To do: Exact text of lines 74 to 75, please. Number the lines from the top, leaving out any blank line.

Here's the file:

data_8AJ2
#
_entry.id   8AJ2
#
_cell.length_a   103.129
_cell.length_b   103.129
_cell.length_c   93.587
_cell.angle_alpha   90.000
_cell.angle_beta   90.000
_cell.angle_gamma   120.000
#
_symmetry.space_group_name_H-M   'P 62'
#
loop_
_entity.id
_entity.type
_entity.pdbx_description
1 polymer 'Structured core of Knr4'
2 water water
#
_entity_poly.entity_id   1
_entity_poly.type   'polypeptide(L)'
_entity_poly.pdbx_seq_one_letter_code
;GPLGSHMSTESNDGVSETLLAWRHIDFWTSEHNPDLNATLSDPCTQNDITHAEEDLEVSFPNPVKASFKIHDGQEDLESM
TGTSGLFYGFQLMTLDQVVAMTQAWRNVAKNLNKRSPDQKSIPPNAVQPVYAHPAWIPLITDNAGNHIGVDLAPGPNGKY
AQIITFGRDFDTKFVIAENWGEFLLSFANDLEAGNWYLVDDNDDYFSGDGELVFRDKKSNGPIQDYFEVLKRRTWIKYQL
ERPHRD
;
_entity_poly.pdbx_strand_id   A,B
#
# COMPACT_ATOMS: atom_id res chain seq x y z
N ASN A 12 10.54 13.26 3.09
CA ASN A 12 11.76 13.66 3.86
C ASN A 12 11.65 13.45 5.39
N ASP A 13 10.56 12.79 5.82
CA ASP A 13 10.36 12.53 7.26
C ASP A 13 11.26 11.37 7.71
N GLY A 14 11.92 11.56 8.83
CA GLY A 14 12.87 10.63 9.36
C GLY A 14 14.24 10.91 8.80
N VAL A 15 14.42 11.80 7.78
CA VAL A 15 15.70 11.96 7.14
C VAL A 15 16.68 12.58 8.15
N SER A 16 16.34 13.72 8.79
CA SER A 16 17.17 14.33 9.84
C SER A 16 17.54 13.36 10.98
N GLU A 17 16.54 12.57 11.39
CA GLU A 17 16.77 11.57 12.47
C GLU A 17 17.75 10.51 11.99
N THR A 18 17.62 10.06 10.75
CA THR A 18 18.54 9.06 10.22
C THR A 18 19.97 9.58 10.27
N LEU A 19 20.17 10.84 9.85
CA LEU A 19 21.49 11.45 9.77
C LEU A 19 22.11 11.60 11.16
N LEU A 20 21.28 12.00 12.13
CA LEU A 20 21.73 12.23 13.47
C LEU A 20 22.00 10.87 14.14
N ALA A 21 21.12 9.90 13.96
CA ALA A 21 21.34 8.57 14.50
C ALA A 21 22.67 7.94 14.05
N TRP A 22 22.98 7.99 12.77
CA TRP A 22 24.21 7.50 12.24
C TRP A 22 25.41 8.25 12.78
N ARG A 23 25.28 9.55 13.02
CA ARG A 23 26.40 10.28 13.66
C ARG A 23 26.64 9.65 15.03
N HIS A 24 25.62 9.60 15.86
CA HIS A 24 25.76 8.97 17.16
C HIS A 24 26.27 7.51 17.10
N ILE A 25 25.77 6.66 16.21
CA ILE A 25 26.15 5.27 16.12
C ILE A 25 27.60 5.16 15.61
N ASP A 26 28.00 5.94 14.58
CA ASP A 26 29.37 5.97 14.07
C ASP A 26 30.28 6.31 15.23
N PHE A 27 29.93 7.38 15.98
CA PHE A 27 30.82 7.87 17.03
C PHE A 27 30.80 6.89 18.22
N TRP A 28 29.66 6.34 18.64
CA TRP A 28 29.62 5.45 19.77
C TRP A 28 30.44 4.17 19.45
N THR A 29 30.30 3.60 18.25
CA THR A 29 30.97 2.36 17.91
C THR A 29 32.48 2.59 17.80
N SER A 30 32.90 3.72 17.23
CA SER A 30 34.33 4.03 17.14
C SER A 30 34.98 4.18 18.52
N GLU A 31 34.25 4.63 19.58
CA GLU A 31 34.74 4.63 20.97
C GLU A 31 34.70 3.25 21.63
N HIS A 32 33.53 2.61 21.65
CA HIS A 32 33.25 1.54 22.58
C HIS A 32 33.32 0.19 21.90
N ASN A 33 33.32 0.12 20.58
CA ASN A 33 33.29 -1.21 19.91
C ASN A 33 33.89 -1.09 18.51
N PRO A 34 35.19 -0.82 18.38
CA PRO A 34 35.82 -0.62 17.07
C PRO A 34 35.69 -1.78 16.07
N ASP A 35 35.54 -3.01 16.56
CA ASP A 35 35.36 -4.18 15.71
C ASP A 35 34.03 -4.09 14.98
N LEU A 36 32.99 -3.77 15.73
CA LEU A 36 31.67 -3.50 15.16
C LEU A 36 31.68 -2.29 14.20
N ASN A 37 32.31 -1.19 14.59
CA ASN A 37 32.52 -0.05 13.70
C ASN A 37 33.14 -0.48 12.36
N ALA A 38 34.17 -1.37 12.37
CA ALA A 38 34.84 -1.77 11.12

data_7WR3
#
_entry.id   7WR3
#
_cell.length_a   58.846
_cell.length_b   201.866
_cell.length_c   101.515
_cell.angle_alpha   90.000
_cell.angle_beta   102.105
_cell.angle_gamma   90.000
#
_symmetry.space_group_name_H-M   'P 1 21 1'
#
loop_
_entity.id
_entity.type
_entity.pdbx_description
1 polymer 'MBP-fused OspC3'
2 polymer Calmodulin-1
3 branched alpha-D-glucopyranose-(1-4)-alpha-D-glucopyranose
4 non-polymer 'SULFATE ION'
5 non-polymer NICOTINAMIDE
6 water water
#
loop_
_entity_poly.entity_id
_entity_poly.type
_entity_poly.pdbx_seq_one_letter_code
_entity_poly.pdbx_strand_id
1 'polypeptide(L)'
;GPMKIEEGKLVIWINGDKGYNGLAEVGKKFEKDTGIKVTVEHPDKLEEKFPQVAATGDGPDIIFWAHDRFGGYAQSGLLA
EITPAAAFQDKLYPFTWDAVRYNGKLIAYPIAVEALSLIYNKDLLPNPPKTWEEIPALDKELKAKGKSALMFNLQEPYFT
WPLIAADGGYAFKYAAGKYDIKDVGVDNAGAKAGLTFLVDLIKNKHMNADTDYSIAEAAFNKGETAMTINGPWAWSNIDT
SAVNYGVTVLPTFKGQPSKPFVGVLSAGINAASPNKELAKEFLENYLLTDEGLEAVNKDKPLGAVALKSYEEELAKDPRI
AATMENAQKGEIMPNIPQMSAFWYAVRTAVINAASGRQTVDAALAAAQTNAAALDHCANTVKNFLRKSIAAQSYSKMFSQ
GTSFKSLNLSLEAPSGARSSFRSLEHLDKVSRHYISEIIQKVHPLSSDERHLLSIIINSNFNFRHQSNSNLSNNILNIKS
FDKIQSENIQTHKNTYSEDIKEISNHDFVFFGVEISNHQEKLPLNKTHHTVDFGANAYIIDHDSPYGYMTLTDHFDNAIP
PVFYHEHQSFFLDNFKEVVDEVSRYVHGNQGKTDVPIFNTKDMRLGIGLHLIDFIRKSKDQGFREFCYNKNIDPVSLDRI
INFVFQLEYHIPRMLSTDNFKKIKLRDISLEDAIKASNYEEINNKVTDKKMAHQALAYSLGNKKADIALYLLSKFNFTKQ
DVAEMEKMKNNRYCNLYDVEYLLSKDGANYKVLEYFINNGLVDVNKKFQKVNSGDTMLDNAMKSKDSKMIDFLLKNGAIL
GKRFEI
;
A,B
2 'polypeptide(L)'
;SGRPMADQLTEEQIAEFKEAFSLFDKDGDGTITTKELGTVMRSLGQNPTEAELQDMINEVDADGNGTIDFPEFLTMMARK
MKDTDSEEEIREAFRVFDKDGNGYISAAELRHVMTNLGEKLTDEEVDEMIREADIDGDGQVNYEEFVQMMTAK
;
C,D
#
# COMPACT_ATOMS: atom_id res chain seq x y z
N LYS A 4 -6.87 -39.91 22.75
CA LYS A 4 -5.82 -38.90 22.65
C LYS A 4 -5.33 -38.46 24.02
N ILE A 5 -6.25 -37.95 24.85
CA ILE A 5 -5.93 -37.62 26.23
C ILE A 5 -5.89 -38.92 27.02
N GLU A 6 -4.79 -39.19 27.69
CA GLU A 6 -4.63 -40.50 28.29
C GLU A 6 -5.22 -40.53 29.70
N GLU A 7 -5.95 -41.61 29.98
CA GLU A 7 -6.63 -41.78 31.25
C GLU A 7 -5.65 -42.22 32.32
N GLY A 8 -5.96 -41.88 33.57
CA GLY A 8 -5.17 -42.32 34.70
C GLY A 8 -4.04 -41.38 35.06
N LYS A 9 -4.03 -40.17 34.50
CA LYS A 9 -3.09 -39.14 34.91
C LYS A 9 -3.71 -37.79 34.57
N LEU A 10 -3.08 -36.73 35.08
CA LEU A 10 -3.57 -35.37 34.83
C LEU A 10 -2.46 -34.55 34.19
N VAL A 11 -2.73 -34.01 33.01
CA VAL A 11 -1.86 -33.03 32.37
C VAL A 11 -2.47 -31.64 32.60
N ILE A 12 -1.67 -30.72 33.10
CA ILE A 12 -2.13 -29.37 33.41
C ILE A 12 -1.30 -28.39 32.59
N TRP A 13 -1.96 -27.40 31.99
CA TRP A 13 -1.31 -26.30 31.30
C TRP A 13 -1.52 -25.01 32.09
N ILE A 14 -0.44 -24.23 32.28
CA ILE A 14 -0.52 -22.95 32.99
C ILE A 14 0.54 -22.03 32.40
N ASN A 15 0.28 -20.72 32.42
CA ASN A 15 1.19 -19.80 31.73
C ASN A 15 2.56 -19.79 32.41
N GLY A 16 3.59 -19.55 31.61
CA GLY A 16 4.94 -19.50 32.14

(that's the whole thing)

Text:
N ASP A 26 28.00 5.94 14.58
CA ASP A 26 29.37 5.97 14.07